There are days when I feel like I over-post – that my online identity is TMI — too much information, be it Facebook or here on Lena’s Beat. I think, “why would anyone want to read what I have to say, or watch videos that I enjoy?” I think perhaps some will judge me as being part of the “liberal media machine” and others will say I have no life. And I’m not too proud to admit that I do care what others think — but as I sit here and contemplate it, I really want people to care about what I’m saying, too. Social networking is such an incredible way to make a statement, in a world that is ever-refreshing, updating, transgressing, and etching new boundaries in cyberspace.
I might look back ten years from now and laugh at myself or cringe in embarrassment, but I might thank present-day Lena for caring enough to share, and for wanting to have discussions about things that matter – politics, art, film, and entertainment.
I recently watched Ashton Kutcher and Demi Moore on Piers Morgan, where they stood up against the mind-blowing rate of human trafficking in the U.S., and demanded that law enforcement go after the vile men who buy and pay for sex with these poor trafficked women and men. These two voices will link to millions of others through social media, myself included, which may very likely improve the situation. Check out clips of Kutcher and Moore’s interview here.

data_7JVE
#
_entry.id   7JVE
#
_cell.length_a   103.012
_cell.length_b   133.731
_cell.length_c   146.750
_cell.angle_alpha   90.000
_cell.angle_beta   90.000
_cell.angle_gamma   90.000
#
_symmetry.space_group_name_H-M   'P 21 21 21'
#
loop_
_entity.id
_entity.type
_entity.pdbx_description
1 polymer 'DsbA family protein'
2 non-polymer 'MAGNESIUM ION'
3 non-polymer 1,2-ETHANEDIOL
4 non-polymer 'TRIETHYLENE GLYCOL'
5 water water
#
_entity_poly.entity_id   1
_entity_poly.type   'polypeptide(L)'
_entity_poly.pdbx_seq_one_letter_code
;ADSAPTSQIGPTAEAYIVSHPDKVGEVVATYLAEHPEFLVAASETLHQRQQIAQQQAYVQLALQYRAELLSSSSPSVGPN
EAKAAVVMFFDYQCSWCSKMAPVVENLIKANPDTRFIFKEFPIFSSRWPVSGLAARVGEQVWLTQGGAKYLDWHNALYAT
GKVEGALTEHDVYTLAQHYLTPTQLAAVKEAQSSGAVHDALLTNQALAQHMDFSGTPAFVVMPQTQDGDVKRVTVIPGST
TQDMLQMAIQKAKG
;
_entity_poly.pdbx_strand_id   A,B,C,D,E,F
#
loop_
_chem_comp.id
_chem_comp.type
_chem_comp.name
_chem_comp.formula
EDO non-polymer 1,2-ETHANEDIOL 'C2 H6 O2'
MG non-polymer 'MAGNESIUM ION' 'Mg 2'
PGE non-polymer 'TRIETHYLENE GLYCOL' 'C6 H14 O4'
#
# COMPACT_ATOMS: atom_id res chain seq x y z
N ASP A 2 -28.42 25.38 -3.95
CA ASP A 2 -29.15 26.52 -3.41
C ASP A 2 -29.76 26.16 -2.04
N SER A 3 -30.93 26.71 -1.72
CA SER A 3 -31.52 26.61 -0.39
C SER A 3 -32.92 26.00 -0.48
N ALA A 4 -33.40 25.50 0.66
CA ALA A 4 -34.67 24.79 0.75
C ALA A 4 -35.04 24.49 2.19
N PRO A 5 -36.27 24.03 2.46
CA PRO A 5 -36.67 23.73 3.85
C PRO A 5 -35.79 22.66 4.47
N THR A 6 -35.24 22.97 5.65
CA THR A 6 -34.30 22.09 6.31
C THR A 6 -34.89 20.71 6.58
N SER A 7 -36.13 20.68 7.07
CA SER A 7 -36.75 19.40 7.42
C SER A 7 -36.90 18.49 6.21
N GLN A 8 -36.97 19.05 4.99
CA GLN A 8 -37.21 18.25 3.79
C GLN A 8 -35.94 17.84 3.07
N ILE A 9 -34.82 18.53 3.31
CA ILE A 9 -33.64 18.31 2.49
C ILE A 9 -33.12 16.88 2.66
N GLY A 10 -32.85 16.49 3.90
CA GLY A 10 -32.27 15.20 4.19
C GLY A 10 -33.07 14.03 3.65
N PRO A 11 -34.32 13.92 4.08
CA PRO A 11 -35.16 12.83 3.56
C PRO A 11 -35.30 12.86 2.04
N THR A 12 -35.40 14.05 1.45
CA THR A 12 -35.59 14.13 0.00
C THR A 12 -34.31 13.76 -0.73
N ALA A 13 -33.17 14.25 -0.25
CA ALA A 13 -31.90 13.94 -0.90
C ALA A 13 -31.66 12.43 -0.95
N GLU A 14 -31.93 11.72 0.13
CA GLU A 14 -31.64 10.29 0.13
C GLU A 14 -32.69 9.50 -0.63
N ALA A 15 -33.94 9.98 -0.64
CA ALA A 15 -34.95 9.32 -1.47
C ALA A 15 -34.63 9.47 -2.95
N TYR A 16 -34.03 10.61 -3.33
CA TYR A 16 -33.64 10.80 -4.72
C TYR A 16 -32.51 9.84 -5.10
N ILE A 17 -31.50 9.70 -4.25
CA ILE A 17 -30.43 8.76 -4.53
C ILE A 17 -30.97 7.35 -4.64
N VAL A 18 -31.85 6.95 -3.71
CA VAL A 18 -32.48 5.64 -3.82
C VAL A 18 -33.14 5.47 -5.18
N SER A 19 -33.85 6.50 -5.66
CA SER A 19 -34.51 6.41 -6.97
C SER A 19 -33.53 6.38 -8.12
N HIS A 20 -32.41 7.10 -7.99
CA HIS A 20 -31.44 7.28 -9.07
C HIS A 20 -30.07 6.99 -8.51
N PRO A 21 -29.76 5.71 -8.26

I think Kutcher said it quite well when Piers asked him about his social networking presence.
And by the way, you know, it’s one of the reasons why I’m such a big advocate of social media, is because it allows us to participate in a very real way. You can move an issue with your own voice. And you don’t have to have millions of followers. You just have to rally support…For me, I think I’ve looked at this stuff, and I thought to myself, this could be the collective consciousness. Right? Like this platform in and of itself, a little shout here and shout here, but the key was being able to drive a link into deeper, richer content into a tweet and then have that tweet be syndicated.
Yes, it bothers me that genres such as “twitterature” are gaining momentum, for I am an avid supporter of literature and prose. I don’t claim that tweeting, blogging, and updating should be placed on a bookshelf, per se. But for our world, one that is replete with soundbites and ADHD medication, perhaps social media has its place. Moreover, it is incredibly freeing (with proper accountability) to have the opportunity to say whatever we want, whenever we want it, and send it off into the world for praise, criticism, or both.
Once again, as Kutcher said it:
I mean in oppressive societies, this kind of — this kind of social media, this kind of democratization of media, is crumbling infrastructures that have existed for decades. And so to not — to say that it’s not democracy at its truest, I think it’s — I think it’s wrong. I think that’s absolutely wrong.
What are YOUR thoughts and comments about social networking/media?